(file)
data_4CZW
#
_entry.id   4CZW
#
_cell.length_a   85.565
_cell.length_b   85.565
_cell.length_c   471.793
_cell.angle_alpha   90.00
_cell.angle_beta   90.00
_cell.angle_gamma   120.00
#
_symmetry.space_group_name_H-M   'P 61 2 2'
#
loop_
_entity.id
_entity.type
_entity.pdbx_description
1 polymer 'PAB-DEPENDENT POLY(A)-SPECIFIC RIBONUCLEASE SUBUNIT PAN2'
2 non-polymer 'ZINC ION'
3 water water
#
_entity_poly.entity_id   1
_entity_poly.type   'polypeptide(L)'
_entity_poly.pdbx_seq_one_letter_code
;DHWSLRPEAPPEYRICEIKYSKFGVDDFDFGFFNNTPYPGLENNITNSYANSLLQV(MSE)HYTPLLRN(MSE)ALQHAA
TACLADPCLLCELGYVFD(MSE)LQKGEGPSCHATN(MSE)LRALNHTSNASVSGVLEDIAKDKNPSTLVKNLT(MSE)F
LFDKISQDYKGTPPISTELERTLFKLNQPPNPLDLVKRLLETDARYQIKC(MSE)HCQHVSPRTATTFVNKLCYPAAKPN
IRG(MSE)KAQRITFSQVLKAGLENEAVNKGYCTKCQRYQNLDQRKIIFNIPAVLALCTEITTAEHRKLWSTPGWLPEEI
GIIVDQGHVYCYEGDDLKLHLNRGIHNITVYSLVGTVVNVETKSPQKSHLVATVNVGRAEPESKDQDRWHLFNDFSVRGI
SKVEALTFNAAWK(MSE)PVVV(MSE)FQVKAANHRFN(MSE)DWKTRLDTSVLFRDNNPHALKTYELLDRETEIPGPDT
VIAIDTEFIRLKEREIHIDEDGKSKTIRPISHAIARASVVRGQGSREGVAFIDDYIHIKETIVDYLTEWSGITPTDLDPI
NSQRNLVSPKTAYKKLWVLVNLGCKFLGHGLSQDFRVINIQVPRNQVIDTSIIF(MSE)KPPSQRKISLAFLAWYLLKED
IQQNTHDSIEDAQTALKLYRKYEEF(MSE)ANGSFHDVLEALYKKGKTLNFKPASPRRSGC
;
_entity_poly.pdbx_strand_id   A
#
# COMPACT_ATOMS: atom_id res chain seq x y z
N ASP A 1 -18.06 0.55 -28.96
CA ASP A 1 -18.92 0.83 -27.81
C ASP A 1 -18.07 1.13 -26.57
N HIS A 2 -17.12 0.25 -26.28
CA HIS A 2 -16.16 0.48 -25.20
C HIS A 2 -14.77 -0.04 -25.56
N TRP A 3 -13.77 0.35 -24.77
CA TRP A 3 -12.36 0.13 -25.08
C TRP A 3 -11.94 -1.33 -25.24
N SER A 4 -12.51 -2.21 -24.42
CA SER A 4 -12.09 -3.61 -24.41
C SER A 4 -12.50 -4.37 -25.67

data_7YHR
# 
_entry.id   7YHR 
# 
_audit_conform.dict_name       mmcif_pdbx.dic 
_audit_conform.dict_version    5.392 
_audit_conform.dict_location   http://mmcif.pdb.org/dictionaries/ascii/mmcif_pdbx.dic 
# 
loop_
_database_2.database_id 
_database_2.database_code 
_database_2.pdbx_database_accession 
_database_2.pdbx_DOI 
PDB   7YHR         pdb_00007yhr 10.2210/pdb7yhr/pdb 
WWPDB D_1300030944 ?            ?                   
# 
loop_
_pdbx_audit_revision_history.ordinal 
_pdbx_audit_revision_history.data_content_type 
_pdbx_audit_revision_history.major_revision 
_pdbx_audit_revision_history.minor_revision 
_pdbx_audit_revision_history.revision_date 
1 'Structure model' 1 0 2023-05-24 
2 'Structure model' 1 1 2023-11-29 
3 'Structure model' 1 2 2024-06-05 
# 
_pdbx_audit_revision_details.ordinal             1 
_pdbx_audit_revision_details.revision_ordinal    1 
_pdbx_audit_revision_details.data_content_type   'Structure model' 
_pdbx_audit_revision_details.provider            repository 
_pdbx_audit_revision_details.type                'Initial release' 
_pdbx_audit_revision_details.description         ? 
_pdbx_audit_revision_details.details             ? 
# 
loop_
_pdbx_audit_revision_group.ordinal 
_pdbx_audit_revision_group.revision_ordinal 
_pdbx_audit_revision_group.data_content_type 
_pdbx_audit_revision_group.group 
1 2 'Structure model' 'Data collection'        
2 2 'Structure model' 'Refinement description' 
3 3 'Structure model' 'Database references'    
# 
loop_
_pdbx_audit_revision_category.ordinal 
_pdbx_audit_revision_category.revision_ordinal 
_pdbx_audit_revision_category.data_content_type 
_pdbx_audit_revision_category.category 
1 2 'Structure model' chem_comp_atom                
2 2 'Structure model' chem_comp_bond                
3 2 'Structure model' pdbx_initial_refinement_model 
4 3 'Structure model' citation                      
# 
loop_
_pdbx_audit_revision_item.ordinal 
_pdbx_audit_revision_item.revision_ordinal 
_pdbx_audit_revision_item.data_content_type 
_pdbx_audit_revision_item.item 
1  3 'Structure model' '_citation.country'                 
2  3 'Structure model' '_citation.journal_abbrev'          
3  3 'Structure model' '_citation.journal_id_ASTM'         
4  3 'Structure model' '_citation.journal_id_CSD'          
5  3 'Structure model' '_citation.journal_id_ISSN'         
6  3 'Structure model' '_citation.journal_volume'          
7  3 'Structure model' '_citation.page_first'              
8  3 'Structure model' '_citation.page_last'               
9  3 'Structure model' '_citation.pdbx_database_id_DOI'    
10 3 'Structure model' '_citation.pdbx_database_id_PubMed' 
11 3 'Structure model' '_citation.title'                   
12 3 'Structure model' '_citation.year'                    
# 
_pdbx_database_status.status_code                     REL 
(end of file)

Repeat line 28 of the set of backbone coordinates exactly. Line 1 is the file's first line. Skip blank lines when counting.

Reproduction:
IRG(MSE)KAQRITFSQVLKAGLENEAVNKGYCTKCQRYQNLDQRKIIFNIPAVLALCTEITTAEHRKLWSTPGWLPEEI